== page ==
I guess he’s a fan of New Zealand’s All Blacks. I wonder if we’ll get a Microsoft Haka?

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The chief dev evangelist and owner of the MVP program comes out. This will be dev-centric, I’m guessing, so I might tune out.

He announces Microsoft Professional Degree. Some sort of mixture of self- and class-based learning to become a data scientist (huge industry shortage).

There is an “intellectual property” 5 minute break here.

Judson Althoff

Freshly promoted to partly replace Kevin Turner as COO, now the Executive Vice President Worldwide Commercial Business.

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He reaffirms the message that Microsoft will continue to be lead by partners. CSP is their preferred channel, and CSP is an exclusively partner-sold and -invoiced channel.

Very interesting video where MSFT partnered with a smart-glasses company to make a vision assistant for visually impaired people, that is paired with a phone, and driven by the cloud. For example, it guides him to take a photo of a menu, and then reads out the items. He can get descriptions of people around him, including facial expressions – “a 40 year old man with a surprised expression”.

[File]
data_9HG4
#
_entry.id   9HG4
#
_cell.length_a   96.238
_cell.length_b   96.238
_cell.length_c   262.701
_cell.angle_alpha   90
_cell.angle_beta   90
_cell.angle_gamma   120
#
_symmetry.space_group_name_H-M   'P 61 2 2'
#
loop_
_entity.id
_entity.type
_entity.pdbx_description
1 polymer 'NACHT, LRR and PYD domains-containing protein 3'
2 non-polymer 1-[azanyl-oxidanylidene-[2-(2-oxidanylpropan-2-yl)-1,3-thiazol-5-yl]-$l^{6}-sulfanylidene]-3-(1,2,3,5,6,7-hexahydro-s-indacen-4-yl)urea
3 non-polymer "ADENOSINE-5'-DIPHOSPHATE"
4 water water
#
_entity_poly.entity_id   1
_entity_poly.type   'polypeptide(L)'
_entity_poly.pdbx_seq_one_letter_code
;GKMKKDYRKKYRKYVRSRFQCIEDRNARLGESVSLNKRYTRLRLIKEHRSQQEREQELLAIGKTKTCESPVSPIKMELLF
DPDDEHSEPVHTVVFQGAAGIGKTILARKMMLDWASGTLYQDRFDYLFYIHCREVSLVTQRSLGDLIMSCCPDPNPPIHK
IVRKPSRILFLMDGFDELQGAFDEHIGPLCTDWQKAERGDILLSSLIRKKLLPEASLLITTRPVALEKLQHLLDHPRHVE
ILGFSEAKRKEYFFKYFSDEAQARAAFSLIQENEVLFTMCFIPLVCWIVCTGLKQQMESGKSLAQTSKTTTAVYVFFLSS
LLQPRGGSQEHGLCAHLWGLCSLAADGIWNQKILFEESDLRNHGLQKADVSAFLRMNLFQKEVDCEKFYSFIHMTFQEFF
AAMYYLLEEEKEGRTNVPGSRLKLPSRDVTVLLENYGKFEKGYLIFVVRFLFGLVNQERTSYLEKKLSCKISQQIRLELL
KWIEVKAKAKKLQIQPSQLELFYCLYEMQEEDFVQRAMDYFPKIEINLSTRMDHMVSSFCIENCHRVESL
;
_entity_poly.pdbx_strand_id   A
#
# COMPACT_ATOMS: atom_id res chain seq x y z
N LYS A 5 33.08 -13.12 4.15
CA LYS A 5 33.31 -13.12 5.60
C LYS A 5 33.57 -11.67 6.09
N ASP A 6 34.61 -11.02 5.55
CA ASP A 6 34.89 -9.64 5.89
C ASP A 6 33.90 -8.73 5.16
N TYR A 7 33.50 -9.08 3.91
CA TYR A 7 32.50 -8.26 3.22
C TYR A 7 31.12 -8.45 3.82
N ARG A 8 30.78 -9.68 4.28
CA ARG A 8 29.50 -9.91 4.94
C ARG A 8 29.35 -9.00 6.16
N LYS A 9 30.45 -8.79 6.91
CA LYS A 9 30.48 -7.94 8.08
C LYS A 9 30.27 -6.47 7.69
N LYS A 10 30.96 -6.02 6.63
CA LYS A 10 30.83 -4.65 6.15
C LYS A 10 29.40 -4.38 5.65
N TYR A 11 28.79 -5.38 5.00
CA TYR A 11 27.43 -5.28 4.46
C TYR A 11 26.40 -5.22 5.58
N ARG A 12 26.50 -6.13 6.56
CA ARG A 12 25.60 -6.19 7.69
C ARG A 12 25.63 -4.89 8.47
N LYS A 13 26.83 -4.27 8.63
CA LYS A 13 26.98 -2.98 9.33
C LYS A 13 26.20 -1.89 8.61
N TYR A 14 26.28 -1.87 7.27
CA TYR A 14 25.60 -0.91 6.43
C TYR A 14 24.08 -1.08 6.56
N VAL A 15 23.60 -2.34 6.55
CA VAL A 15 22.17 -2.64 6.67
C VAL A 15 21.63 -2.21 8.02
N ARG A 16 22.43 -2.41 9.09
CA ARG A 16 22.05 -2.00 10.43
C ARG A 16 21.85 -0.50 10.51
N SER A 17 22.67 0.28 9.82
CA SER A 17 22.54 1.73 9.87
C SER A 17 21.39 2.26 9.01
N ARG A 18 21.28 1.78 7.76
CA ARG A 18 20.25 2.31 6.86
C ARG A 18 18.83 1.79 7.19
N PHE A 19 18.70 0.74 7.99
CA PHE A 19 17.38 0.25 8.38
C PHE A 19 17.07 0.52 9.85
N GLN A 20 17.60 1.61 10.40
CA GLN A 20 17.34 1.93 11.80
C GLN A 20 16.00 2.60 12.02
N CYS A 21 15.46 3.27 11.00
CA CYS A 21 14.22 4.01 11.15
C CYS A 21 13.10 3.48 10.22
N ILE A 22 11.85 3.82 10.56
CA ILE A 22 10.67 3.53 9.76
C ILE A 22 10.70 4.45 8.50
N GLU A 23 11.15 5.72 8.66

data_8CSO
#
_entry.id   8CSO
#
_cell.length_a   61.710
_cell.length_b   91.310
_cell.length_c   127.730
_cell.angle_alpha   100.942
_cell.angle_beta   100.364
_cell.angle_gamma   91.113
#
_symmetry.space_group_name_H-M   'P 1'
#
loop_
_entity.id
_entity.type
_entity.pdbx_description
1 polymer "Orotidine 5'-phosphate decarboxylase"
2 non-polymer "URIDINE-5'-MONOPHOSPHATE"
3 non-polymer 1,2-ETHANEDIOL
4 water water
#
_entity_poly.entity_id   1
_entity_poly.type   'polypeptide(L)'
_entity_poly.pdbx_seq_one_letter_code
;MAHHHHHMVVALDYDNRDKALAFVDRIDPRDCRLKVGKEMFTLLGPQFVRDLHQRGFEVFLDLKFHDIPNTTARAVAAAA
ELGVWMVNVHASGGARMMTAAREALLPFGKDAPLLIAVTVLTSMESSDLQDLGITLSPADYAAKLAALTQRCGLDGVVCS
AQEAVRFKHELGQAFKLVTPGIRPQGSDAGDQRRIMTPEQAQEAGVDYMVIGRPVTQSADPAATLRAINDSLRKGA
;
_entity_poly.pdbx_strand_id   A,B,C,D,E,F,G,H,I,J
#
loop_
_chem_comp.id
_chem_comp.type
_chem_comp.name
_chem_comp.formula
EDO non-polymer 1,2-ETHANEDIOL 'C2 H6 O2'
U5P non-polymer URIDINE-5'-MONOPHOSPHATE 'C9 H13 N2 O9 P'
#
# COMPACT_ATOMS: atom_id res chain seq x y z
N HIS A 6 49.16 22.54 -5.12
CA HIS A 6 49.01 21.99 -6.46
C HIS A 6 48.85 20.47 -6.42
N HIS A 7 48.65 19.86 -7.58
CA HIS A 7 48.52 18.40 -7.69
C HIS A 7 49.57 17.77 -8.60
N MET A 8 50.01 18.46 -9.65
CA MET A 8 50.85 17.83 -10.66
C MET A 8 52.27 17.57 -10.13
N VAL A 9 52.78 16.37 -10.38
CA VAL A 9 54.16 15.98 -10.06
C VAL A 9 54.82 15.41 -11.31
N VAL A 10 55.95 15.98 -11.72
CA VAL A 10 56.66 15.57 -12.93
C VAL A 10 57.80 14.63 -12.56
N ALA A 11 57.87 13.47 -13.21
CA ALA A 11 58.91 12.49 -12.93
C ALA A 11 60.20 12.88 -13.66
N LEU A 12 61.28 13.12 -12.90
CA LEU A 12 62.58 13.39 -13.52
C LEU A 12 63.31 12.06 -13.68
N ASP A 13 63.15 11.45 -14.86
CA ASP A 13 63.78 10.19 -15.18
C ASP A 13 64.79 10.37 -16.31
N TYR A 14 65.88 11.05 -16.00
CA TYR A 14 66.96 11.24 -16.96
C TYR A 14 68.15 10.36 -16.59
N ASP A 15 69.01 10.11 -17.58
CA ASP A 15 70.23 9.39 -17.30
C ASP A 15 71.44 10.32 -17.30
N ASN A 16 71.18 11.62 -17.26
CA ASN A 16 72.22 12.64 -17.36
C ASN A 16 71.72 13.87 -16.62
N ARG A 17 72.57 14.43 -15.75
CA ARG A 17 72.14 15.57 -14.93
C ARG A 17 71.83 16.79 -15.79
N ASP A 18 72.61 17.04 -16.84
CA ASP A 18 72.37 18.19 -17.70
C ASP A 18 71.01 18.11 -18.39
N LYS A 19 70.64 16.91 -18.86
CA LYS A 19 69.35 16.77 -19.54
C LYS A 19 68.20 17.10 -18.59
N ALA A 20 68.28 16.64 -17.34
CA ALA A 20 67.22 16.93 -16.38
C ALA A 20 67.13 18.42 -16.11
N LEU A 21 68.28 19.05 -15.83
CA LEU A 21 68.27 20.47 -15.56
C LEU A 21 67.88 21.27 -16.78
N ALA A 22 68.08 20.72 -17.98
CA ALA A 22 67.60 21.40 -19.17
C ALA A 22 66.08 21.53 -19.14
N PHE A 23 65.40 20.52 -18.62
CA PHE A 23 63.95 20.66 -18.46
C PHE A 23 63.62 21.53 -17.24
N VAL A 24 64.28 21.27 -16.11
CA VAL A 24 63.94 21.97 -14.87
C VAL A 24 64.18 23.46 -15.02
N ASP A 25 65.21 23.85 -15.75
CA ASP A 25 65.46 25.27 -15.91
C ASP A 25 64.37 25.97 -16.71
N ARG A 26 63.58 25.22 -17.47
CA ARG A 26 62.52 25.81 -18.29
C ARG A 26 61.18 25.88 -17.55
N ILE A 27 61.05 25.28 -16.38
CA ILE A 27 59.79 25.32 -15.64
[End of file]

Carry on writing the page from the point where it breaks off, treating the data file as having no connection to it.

6 priorities that MSFT sales force will work with partners on over the next year:

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86% of CEOs think digital is their number 1 priority. You have to speak in the vernacular of business outcomes, not tech features.

I like a line from Judson in a video: We can’t do this stuff ourselves. This is a joint opportunity.

You have to rethink your own customer engagement, and not live on the old transactional engagement of the past. Embrace the cloud and move forward. Focus on customer lifetime value, not just a sale ( love this line, and it applies to a lot of partners who really mis-understand the capabilities of the cloud).

Now for the fun: competition :) First, Azure.

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The number 1 reason that customers are leaving AWS, not considering Google, and coming to Azure is the partner-ability with Microsoft.

Office 365:

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True-cross platform capability. Office 2016 was out on the Apple platforms before Windows!

Microsoft is differentiating with security from the device/user to the data center (a unique selling point):

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“Data is the new black”. Microsoft does everything from relational data on-prem to unstructured data in the cloud. Data is the ticket to the C-suite (the board).

And that’s all folks!